Arkbell History, Family Crest & Coats of Arms

The Arkbell Surname comes from the Norman French given name Archambault, which could also be found in more "Germanic" forms such as Arcenbaldus and Arcebaldus [1] which in the early days were baptismal names. [2] "The same as Erchenbald, a powerful, bold, and speedy learner or observer." [1] [3]

Early Origins of the Arkbell family

The surname Arkbell was first found in throughout Southern England. As a personal name, Arkbell can be found in the Domesday Book (1086) as Erchenbaldus, Arcenbaldus, and Arcebaldus. [4] The first record of the family name was actually as a forename, that of a Archembold Wiverun who was listed in the Pipe Rolls for 1130. Later, Robert Archenbold was recorded in the Pipe Rolls for Gloucestershire in 1210. William Erchebaud was listed in the Feet of Fines for Suffolk in 1239, Thomas Herchebaud in the Subsidy Rolls for Yorkshire in 1302 and Agnes Archebald in the Subsidy Rolls for Suffolk in 1327. [3]

The Hundredorum Rolls of 1273 included two entries for the family both found in Cambridgeshire: Roger Arkebald; and Richard Arkebolt. The Register of the University of Oxford noted that Richard Archebold was enrolled there Oct. 30, 1451. [5]

Early History of the Arkbell family

This web page shows only a small excerpt of our Arkbell research. Another 79 words (6 lines of text) covering the years 1239, 1302, 1327, 1616, 1785, 1870, 1822, and 1650 are included under the topic Early Arkbell History in all our PDF Extended History products and printed products wherever possible.

Arkbell Spelling Variations

Anglo-Norman names tend to be marked by an enormous number of spelling variations. This is largely due to the fact that Old and Middle English lacked any spelling rules when Norman French was introduced in the 11th century. The languages of the English courts at that time were French and Latin. These various languages mixed quite freely in the evolving social milieu. The final element of this mix is that medieval scribes spelled words according to their sounds rather than any definite rules, so a name was often spelled in as many different ways as the number of documents it appeared in. The name was spelled Archbold, Archbald, Archibaldson, Archibald, Archibold, Harchbald, Arkanbaldus, Archebald and many more.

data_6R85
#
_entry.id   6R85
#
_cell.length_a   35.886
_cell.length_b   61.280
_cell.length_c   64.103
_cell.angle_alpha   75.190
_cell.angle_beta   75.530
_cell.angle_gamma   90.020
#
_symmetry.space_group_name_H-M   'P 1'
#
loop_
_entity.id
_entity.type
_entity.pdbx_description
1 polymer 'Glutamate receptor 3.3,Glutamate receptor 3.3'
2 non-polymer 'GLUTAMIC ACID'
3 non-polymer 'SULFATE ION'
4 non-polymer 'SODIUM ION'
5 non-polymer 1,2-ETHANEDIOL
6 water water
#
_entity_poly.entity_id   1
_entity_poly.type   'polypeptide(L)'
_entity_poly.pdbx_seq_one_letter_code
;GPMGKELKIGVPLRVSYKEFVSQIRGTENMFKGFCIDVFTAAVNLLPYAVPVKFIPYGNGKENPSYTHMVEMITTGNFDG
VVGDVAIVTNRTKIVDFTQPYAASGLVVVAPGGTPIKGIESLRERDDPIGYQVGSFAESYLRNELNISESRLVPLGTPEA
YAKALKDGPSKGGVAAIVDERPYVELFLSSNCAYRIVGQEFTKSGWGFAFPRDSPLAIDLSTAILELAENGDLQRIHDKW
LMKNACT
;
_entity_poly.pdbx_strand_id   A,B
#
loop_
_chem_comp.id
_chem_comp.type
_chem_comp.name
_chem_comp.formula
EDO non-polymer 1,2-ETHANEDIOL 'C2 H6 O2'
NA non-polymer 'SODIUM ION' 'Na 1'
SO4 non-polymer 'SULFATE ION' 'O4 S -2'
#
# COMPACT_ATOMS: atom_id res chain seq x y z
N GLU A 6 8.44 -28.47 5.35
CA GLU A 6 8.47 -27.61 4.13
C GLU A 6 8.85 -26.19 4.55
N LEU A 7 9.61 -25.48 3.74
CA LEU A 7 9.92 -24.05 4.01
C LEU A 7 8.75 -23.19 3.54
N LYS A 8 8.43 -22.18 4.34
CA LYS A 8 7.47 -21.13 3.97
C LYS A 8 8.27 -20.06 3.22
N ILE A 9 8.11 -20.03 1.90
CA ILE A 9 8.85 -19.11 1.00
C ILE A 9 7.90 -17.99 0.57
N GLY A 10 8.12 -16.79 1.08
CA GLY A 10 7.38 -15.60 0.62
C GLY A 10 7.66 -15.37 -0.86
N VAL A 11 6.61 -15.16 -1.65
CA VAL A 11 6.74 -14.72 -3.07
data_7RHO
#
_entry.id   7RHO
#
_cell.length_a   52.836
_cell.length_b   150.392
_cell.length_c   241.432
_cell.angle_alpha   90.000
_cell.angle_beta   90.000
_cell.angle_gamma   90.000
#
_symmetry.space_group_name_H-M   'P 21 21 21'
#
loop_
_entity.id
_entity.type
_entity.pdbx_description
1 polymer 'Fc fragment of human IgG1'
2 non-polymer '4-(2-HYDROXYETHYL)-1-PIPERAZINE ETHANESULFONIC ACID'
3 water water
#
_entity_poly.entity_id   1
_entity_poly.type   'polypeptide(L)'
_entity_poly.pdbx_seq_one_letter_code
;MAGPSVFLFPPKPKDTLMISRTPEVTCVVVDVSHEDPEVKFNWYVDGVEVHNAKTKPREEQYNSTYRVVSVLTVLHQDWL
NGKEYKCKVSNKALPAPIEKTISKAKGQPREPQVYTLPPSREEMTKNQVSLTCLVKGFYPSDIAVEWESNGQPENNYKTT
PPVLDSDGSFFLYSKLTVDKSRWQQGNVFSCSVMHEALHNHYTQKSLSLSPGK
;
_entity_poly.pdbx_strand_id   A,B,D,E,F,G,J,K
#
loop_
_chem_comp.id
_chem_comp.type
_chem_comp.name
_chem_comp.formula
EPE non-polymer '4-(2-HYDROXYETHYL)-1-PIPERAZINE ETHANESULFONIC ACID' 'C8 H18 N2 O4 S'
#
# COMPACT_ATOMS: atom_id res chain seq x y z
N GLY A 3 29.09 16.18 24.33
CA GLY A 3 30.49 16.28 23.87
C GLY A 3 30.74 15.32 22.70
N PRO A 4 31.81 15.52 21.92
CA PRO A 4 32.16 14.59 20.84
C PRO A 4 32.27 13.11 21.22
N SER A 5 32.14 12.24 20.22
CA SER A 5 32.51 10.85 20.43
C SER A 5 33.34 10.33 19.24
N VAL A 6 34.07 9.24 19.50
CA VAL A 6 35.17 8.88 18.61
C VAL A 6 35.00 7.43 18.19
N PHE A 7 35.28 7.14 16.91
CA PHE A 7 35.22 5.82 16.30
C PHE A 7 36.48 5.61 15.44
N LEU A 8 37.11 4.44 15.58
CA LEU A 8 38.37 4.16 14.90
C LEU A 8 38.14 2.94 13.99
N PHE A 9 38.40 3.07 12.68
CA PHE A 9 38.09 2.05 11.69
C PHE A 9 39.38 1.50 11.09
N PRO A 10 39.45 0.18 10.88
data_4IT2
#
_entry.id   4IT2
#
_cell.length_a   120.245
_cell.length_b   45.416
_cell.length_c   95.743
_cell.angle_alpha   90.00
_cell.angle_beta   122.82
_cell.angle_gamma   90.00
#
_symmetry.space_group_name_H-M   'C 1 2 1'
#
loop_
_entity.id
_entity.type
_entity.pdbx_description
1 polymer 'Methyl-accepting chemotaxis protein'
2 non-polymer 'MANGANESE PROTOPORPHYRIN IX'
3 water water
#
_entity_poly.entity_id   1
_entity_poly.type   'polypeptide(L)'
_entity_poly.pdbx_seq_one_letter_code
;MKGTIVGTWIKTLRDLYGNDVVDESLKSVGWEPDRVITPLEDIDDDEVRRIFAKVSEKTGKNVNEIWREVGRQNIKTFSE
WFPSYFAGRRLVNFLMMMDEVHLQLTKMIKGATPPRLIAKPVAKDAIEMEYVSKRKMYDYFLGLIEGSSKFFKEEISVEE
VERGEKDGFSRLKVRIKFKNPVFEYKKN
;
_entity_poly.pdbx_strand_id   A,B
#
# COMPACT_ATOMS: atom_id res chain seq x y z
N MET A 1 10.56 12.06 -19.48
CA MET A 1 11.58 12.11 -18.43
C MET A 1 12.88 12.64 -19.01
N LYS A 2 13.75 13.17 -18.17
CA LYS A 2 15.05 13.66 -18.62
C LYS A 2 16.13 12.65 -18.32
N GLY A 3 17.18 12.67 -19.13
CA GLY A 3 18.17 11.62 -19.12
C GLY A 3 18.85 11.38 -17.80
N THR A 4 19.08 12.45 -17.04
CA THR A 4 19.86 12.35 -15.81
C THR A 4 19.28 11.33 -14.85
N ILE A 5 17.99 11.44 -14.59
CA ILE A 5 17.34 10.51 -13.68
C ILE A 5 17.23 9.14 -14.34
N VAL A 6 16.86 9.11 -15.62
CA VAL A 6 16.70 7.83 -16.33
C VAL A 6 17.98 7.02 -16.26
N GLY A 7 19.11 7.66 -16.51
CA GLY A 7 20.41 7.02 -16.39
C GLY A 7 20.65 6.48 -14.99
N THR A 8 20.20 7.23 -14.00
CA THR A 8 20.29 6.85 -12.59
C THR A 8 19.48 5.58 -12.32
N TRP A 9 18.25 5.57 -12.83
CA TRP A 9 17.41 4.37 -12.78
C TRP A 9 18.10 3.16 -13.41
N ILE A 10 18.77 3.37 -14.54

Early Notables of the Arkbell family (pre 1700)

Another 32 words (2 lines of text) are included under the topic Early Arkbell Notables in all our PDF Extended History products and printed products wherever possible.

Ireland Migration of the Arkbell family to Ireland

Some of the Arkbell family moved to Ireland, but this topic is not covered in this excerpt.
Another 74 words (5 lines of text) about their life in Ireland is included in all our PDF Extended History products and printed products wherever possible.

Migration of the Arkbell family

Because of the political and religious discontent in England, families began to migrate abroad in enormous numbers. Faced with persecution and starvation at home, the open frontiers and generally less oppressive social environment of the New World seemed tantalizing indeed to many English people. The trip was difficult, and not all made it unscathed, but many of those who did get to Canada and the United States made important contributions to the young nations in which they settled. Some of the first North American settlers with Arkbell name or one of its variants: James Archibald, who arrived in Nova Scotia in 1627; George Archibald, who received a land grant in Virginia in 1676; David Archibald who arrived in Truro, N.S. before 1800.



The Arkbell Motto +

The motto was originally a war cry or slogan. Mottoes first began to be shown with arms in the 14th and 15th centuries, but were not in general use until the 17th century. Thus the oldest coats of arms generally do not include a motto. Mottoes seldom form part of the grant of arms: Under most heraldic authorities, a motto is an optional component of the coat of arms, and can be added to or changed at will; many families have chosen not to display a motto.

Motto: Ut reficiar
Motto Translation: That I may be replenished.


  1. ^ Arthur, William , An Etymological Dictionary of Family and Christian Names. London: 1857. Print
  2. ^ Lower, Mark Anthony, Patronymica Britannica, A Dictionary of Family Names of the United Kingdom. London: John Russel Smith, 1860. Print.
  3. ^ Reaney, P.H and R.M. Wilson, A Dictionary of English Surnames. London: Routledge, 1991. Print. (ISBN 0-415-05737-X)
  4. ^ Williams, Dr Ann. And G.H. Martin, Eds., Domesday Book A Complete Translation. London: Penguin, 1992. Print. (ISBN 0-141-00523-8)
  5. ^ Bardsley, C.W, A Dictionary of English and Welsh Surnames: With Special American Instances. Wiltshire: Heraldry Today, 1901. Print. (ISBN 0-900455-44-6)


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